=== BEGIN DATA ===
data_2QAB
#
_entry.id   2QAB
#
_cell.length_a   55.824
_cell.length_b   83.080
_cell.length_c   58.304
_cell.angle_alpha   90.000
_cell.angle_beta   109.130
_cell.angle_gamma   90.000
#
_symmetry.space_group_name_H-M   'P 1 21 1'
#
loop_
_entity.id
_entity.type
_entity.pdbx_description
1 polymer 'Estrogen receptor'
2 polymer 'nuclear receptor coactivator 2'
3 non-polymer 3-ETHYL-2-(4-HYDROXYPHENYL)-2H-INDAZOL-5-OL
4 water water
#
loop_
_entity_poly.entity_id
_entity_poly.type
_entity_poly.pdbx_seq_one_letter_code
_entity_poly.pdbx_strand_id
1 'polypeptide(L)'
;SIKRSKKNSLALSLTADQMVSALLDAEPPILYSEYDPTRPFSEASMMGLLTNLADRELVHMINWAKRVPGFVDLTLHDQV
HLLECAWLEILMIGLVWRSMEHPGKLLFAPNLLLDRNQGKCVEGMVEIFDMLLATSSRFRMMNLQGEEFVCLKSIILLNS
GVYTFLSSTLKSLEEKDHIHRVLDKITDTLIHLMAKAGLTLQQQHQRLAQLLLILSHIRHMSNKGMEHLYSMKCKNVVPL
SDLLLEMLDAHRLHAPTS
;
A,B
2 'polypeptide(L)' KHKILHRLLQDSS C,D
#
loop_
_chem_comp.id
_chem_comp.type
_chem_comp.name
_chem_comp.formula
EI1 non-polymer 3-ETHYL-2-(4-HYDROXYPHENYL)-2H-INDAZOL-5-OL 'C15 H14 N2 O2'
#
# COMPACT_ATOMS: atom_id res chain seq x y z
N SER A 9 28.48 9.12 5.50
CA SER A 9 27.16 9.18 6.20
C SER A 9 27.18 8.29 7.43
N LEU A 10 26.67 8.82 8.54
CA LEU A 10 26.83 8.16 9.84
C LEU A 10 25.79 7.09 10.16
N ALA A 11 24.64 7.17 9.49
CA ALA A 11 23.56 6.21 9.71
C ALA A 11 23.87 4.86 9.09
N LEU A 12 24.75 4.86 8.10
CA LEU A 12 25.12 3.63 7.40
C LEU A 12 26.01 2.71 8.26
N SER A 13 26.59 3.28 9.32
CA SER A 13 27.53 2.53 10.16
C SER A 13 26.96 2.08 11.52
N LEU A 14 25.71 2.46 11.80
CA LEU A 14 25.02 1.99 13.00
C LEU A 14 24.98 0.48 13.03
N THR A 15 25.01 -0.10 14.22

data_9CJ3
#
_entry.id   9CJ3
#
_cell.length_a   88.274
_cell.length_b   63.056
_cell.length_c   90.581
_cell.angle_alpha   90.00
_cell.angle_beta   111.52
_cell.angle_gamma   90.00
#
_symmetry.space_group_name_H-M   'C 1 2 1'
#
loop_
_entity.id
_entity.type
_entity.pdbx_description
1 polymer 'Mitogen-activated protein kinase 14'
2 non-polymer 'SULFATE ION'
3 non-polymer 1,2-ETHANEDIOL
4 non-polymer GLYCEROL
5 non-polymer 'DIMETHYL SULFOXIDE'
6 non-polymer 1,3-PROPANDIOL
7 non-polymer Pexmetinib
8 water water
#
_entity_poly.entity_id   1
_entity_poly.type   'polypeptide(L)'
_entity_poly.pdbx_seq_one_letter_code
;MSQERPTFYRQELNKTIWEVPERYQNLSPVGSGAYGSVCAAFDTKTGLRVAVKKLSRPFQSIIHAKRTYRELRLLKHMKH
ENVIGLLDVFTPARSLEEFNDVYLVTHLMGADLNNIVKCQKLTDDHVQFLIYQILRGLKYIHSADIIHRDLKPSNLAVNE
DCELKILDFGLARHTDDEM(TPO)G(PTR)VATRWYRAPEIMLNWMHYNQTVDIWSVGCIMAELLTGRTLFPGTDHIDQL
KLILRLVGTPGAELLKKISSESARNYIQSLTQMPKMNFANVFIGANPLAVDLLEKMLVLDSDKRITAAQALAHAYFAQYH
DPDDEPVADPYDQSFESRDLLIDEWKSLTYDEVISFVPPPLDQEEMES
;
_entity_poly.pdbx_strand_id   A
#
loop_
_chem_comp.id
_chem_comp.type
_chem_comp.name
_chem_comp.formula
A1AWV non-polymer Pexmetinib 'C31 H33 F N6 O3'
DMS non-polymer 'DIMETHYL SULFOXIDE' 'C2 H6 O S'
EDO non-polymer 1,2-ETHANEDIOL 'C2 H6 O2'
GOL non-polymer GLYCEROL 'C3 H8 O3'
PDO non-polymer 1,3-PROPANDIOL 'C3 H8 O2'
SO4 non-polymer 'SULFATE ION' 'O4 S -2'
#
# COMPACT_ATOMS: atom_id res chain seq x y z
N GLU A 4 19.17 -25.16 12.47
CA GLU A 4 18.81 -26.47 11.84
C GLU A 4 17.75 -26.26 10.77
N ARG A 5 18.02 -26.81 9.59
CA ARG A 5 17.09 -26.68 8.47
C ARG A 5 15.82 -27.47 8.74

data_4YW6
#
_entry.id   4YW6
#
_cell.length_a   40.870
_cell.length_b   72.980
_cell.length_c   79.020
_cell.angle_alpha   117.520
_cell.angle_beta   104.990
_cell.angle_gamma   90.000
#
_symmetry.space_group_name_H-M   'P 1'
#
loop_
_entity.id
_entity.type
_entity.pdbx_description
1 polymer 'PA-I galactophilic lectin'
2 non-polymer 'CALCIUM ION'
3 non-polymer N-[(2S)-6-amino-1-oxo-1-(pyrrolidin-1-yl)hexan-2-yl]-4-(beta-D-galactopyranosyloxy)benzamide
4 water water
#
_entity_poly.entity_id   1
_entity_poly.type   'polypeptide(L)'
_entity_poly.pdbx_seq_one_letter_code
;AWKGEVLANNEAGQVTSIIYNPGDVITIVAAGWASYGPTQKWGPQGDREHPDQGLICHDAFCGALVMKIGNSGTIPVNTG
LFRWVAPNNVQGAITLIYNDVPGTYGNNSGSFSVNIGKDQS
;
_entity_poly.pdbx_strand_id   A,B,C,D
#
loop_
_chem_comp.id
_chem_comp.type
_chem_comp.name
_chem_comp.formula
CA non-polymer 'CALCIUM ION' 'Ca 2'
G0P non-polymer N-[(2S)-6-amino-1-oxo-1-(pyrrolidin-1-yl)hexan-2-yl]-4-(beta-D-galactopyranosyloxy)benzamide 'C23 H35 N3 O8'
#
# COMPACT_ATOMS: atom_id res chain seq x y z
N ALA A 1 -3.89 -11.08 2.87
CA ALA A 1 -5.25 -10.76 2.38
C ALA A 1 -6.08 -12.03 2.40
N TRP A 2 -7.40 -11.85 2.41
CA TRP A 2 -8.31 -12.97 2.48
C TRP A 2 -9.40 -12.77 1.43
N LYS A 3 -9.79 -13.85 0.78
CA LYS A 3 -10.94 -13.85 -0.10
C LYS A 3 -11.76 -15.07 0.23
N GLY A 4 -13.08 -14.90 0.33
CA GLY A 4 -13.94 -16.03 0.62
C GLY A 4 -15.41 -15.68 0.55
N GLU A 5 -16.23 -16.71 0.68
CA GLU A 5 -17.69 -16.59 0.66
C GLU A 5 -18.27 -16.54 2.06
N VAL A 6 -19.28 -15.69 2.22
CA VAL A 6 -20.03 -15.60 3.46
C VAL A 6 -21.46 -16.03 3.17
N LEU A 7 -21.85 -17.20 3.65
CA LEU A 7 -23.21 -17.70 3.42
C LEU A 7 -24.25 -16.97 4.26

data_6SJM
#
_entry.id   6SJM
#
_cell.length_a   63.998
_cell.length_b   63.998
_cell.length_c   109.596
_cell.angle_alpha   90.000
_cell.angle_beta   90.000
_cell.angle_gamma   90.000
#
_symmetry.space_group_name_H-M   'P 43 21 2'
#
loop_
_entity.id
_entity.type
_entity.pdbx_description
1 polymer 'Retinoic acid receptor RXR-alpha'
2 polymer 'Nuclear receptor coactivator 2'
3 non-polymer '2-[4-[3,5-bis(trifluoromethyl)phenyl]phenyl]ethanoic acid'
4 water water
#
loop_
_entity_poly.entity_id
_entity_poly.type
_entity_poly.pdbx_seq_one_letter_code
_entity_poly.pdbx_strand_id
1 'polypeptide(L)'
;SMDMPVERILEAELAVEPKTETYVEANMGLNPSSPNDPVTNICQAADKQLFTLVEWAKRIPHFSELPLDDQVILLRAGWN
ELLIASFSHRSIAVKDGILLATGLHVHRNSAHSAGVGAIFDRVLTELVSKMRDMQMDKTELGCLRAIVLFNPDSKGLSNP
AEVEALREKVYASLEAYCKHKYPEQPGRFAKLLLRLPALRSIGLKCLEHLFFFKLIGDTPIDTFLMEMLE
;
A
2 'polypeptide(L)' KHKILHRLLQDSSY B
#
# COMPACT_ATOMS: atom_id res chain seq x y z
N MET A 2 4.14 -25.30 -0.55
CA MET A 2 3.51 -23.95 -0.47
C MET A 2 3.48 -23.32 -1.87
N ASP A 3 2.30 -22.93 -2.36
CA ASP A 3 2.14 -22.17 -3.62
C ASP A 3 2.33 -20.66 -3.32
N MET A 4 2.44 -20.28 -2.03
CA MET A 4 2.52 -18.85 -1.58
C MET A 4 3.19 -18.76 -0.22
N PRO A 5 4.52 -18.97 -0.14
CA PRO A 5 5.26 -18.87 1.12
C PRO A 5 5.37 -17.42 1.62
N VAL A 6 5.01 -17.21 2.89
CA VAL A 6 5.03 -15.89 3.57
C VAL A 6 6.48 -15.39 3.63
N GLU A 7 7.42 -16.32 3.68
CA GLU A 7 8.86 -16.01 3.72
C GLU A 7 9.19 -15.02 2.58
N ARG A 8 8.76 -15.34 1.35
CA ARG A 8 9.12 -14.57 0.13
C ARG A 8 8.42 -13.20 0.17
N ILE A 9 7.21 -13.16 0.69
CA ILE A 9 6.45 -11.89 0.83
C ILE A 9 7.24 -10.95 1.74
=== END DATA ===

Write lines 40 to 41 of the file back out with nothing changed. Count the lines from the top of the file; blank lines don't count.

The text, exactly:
_chem_comp.name
_chem_comp.formula